Prime Minister Benjamin Netanyahu met Monday at the Prime Minister’s Office in Jerusalem with United Arab Emirates (UAE) Ambassador to Israel Mohamed Mahmoud Al Khaja.
Netanyahu received from Ambassador Al Khaja a letter from UAE President Sheikh Mohamed bin Zayed Al Nahyan and UAE Vice-President and Prime Minister Sheikh Mohammed bin Rashid Al Maktoum officially inviting him to participate in the UN Climate Change Conference in Dubai this November.
Prime Minister Netanyahu thanked Ambassador Al Khaja for the invitation.
The invitation builds on the growth of the Abraham Accords signed when Netanyahu was previously prime minister in 2020. The agreement was originally signed between Israel, Bahrain and UAE during a ceremony in Washington, D.C. Additional countries has since joined the accords.
The normalization agreement has led to substantial enhancements for all nations involved, adding billions of dollars in annual revenue since 2020.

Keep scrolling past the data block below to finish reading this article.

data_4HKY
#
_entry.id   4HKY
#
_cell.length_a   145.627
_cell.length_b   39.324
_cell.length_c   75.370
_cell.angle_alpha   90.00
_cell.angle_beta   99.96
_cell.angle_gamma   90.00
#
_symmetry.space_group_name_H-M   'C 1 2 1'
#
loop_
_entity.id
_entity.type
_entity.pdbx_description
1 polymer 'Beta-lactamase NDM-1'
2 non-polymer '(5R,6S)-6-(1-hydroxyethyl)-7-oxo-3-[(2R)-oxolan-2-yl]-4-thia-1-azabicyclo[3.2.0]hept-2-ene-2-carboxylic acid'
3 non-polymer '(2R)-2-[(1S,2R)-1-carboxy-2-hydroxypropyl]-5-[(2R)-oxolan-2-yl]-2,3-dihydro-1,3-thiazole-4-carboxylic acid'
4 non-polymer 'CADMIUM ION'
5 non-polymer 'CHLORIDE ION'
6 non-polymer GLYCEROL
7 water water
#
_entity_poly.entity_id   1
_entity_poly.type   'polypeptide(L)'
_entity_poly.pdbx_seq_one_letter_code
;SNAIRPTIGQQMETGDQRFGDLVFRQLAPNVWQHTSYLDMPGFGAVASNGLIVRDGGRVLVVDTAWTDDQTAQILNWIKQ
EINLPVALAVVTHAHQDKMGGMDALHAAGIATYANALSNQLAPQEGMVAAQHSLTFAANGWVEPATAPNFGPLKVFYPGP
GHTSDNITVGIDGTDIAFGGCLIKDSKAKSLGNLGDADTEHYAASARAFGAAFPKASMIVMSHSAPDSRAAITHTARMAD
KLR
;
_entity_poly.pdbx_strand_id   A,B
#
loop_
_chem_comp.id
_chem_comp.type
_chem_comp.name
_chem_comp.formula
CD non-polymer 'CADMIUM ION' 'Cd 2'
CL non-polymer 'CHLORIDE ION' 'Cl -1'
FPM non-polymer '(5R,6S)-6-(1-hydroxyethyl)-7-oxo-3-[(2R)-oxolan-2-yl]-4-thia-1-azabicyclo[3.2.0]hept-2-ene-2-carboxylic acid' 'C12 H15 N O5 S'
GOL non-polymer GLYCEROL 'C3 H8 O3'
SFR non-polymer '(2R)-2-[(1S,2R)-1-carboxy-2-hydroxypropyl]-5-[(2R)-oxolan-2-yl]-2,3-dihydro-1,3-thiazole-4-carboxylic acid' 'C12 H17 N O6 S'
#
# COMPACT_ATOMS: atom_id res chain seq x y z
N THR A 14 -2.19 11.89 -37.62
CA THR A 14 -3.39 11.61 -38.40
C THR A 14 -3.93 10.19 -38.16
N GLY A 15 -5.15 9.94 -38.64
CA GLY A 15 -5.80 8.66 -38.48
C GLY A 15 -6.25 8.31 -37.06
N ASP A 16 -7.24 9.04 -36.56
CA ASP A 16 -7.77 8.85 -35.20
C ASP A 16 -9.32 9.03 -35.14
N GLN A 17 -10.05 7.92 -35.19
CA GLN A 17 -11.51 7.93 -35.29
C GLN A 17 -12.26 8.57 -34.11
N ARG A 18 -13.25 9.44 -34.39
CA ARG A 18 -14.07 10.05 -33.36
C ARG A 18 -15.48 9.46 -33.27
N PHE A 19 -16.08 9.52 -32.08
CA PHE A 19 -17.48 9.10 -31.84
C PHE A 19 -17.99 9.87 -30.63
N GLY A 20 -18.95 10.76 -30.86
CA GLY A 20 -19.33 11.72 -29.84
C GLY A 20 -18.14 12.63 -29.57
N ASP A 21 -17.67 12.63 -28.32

Following the return of Netanyahu to office as prime minister, discussions have occurred with Saudi Arabia that many hope will lead to the two nations joining together in the accords. If so, it would mark a revolutionary change in the Middle East, as Saudi Arabia holds massive financial and political sway in the region and would be the largest nation to join in the agreement to date.
Reports have also noted discussions among other nations in North Africa and the Middle East over potentially joining the agreement, including mentions of Omar or Tunisia.
Talks have been complicated recently over two matters. First, the Arab League recently reinstated Syria in a move that changed policy toward the nation over its long civil war. Syria and Israel have held tense moments along Israel’s northern border in multiple controversies.
More importantly, Iran and Saudi Arabia recently announced plans to restore diplomatic relations. With Iran’s threats toward Israel, the move could make any official agreement more difficult for both nations.